LAND scams may not wreak immediate and devastating havoc on the general populace as do terrorist attacks, but they are equally destructive in the long run to a people’s sense of security and their faith in the system.

An investigative report in this paper yesterday detailed a case of illegal land acquisition, in which the Airports Security Force has joined hands with a leading business group to develop ASF Arabia Vista — a 40-acre residential and commercial project in Karachi. This case illustrates particularly well the tactics uniformly applied to bulldoze civilian authorities who show any resistance — even if they do so for self-serving reasons — to this wholesale loot and plunder. Ultimately though, these land grabs, which are found across the country — although Karachi’s pricey real estate is especially coveted — are the product of collusion between corrupt builders, their backers in the corridors of power, and a venal bureaucracy.

Dawn Investigations: The shaky foundations of ASF Arabian Vista

Proceedings at the Supreme Court are only just beginning to plumb the depths of this cesspool.

After a year-long judicial process, the apex court’s May 4, 2018 verdicts held that Bahria Town Ltd had acquired land for its projects in Karachi, Rawalpindi and Islamabad through illegal means, and that the transfers were null and void. Hearings by a three-judge bench tasked with implementing the verdict are ongoing. There have been other promising developments.

Last September, the principal accused in Lahore’s Eden Housing Society scam, who happens to be a son-in-law of former chief justice Iftikhar Chaudhry, was arrested from Dubai. Then in December, several revenue officials and builders were indicted by an accountability court in a case pertaining to the illegal transfer of 731 acres of prime state land to DHA City, Karachi.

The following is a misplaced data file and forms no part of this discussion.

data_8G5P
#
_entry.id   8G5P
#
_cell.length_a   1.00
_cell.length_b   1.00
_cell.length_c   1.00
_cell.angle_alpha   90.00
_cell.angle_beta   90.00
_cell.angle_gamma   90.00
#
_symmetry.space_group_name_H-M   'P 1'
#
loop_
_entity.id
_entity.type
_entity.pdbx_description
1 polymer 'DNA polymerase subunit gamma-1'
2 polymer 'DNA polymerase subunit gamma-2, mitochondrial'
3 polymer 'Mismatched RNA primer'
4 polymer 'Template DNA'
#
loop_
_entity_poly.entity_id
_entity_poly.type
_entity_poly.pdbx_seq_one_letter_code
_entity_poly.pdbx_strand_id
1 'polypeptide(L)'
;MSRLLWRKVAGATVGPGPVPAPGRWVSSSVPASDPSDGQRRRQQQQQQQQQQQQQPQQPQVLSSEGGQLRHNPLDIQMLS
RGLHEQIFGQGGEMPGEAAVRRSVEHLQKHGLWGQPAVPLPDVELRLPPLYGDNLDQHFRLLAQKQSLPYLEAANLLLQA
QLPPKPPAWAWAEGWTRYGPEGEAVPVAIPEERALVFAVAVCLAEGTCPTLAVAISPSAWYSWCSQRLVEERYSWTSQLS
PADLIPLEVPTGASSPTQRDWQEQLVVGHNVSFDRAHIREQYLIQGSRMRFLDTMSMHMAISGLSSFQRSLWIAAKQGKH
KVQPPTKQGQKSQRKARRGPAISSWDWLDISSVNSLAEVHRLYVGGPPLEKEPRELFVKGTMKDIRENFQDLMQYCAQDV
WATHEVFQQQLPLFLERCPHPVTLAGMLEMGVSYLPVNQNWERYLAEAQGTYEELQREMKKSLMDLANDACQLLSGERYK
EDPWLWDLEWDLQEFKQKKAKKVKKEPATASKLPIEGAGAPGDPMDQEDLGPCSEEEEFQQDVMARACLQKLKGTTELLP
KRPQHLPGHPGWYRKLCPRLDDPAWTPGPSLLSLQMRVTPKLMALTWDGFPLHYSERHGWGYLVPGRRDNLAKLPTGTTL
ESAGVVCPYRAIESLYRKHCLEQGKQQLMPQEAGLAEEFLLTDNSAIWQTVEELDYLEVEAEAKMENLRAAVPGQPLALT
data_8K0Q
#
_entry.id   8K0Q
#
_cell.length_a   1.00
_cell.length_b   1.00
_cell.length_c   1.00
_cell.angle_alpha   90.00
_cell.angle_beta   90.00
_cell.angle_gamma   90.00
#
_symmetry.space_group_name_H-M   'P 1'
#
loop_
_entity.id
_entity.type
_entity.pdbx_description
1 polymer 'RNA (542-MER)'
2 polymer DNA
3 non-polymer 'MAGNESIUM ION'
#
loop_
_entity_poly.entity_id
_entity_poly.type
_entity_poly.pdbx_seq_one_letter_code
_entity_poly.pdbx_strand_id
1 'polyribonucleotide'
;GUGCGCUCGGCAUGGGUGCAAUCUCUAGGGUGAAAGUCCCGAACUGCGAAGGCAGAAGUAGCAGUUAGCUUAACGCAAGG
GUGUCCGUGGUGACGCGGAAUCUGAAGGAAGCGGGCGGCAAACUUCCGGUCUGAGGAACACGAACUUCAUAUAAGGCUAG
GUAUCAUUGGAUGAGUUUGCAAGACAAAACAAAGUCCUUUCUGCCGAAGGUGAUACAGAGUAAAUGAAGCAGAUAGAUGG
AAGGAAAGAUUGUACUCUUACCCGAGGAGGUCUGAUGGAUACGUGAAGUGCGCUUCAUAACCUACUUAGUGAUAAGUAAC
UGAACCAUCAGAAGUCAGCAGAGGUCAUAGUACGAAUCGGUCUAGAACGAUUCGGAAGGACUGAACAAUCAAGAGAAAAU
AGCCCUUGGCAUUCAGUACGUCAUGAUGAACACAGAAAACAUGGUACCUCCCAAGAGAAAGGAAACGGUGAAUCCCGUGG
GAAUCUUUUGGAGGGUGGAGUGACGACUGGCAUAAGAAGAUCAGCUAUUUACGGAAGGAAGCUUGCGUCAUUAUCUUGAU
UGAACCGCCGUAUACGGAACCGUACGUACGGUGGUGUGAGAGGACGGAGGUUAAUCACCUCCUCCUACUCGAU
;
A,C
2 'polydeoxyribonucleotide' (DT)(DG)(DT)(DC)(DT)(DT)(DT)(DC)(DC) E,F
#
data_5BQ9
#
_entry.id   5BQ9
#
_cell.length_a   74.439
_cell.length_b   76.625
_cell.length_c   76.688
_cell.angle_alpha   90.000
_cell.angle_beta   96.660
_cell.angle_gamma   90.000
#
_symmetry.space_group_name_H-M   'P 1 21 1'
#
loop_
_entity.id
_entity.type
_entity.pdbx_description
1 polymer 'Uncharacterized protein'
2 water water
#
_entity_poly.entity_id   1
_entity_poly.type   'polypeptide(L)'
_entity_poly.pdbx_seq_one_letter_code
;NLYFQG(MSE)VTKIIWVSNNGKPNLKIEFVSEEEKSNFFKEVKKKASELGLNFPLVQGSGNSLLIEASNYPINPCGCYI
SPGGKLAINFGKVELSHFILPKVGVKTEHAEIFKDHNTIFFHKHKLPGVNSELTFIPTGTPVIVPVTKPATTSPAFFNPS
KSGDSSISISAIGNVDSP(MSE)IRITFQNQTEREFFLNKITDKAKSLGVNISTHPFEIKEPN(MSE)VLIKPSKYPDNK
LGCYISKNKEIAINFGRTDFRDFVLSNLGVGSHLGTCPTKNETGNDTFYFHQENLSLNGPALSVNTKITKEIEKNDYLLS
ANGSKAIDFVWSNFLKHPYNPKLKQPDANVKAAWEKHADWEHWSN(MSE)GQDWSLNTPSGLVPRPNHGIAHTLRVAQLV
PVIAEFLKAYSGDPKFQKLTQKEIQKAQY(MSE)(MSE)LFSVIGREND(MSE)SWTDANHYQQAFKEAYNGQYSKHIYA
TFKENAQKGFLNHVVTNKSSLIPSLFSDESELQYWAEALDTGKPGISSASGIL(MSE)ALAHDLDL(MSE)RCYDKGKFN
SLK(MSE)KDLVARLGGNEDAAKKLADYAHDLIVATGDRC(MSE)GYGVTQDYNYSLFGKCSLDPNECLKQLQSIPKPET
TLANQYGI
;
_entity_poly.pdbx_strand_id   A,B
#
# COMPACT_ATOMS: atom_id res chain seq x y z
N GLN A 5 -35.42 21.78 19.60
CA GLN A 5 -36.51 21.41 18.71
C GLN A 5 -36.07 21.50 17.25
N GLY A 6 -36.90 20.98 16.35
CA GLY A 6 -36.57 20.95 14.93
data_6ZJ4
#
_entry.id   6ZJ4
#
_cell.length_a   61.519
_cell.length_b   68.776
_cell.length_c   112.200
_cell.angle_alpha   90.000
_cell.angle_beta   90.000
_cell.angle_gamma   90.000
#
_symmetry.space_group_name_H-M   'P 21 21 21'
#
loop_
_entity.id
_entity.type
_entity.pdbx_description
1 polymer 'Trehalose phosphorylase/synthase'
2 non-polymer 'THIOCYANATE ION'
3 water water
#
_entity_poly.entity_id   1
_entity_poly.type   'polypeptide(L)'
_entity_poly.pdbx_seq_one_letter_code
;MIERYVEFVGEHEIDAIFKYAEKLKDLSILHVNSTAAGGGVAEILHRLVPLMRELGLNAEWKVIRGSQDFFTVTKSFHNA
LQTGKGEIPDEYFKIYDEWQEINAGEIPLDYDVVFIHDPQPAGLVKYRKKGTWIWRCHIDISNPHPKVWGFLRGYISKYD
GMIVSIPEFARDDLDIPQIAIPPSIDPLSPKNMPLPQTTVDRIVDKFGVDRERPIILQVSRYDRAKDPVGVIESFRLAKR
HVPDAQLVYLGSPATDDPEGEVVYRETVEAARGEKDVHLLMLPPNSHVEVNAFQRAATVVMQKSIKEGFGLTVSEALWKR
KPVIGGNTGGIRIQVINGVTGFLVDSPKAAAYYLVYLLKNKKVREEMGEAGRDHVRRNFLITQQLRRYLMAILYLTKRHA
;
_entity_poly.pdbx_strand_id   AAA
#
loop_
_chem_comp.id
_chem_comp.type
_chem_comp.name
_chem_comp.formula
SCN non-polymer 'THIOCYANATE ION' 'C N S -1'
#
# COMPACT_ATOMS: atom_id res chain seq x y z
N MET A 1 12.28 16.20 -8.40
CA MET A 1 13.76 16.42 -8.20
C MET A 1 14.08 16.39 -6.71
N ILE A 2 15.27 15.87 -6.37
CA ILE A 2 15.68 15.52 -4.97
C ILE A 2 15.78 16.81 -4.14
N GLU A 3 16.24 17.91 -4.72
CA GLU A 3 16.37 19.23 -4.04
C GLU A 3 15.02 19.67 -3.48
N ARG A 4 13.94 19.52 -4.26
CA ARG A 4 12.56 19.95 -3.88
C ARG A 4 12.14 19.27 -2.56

While it is heartening that some light is being shone on its workings, the racket is deeply entrenched and enjoys the patronage of those unused to being called to account. NAB has shown inexplicable lethargy in investigating even flagrantly illegal real-estate projects. That was one of the reasons it took so long for the Supreme Court to arrive at its damning verdicts in the Bahria case; the other being that land regulatory authorities and various civil institutions deliberately stonewalled and misled the court.

The rise of the middle class has fuelled runaway demand for residential accommodation and made construction big business. However, when regulatory bodies and development authorities become party to those business interests, those who have invested their hard-earned money into projects of dubious provenance can lose everything. Or at the very least, find themselves shortchanged. Sometimes rightful owners of land on the urban peripheries are deprived of it by force, or the threat of force, to make way for gated communities.

The superior courts have made a promising start. They must ensure that everyone involved in this racket, including those who control it, is held culpable.

Published in Dawn, February 5th, 2019

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